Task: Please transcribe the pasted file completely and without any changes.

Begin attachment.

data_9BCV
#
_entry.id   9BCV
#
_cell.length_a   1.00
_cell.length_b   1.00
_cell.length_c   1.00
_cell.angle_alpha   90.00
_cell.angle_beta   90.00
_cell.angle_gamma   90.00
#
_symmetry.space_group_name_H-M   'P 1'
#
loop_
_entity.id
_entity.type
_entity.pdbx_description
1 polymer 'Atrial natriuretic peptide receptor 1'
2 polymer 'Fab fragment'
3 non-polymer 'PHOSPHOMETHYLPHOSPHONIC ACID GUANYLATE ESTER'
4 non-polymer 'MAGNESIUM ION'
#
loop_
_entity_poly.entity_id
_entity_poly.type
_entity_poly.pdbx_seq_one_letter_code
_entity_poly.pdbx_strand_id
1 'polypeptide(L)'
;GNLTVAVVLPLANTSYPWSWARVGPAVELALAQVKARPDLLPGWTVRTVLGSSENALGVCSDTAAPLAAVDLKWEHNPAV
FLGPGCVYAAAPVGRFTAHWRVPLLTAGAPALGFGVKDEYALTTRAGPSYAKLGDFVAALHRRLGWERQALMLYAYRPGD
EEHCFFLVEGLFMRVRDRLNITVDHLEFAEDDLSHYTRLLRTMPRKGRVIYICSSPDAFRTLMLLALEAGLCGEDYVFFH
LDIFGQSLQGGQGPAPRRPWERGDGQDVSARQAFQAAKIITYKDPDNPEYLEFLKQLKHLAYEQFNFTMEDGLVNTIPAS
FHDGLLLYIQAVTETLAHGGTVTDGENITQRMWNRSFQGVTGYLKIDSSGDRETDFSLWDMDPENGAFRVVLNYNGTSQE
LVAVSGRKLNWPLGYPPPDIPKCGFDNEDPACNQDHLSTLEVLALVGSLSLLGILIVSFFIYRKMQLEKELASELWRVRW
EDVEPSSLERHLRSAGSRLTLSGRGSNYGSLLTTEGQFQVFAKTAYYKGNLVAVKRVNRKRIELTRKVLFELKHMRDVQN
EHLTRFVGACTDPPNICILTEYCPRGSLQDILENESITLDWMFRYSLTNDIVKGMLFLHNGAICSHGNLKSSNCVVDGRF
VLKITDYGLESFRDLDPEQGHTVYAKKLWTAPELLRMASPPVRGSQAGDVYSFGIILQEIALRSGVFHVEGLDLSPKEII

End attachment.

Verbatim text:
data_9BCV
#
_entry.id   9BCV
#
_cell.length_a   1.00
_cell.length_b   1.00
_cell.length_c   1.00
_cell.angle_alpha   90.00
_cell.angle_beta   90.00
_cell.angle_gamma   90.00
#
_symmetry.space_group_name_H-M   'P 1'
#
loop_
_entity.id
_entity.type
_entity.pdbx_description
1 polymer 'Atrial natriuretic peptide receptor 1'
2 polymer 'Fab fragment'
3 non-polymer 'PHOSPHOMETHYLPHOSPHONIC ACID GUANYLATE ESTER'
4 non-polymer 'MAGNESIUM ION'
#
loop_
_entity_poly.entity_id
_entity_poly.type
_entity_poly.pdbx_seq_one_letter_code
_entity_poly.pdbx_strand_id
1 'polypeptide(L)'
;GNLTVAVVLPLANTSYPWSWARVGPAVELALAQVKARPDLLPGWTVRTVLGSSENALGVCSDTAAPLAAVDLKWEHNPAV
FLGPGCVYAAAPVGRFTAHWRVPLLTAGAPALGFGVKDEYALTTRAGPSYAKLGDFVAALHRRLGWERQALMLYAYRPGD
EEHCFFLVEGLFMRVRDRLNITVDHLEFAEDDLSHYTRLLRTMPRKGRVIYICSSPDAFRTLMLLALEAGLCGEDYVFFH
LDIFGQSLQGGQGPAPRRPWERGDGQDVSARQAFQAAKIITYKDPDNPEYLEFLKQLKHLAYEQFNFTMEDGLVNTIPAS
FHDGLLLYIQAVTETLAHGGTVTDGENITQRMWNRSFQGVTGYLKIDSSGDRETDFSLWDMDPENGAFRVVLNYNGTSQE
LVAVSGRKLNWPLGYPPPDIPKCGFDNEDPACNQDHLSTLEVLALVGSLSLLGILIVSFFIYRKMQLEKELASELWRVRW
EDVEPSSLERHLRSAGSRLTLSGRGSNYGSLLTTEGQFQVFAKTAYYKGNLVAVKRVNRKRIELTRKVLFELKHMRDVQN
EHLTRFVGACTDPPNICILTEYCPRGSLQDILENESITLDWMFRYSLTNDIVKGMLFLHNGAICSHGNLKSSNCVVDGRF
VLKITDYGLESFRDLDPEQGHTVYAKKLWTAPELLRMASPPVRGSQAGDVYSFGIILQEIALRSGVFHVEGLDLSPKEII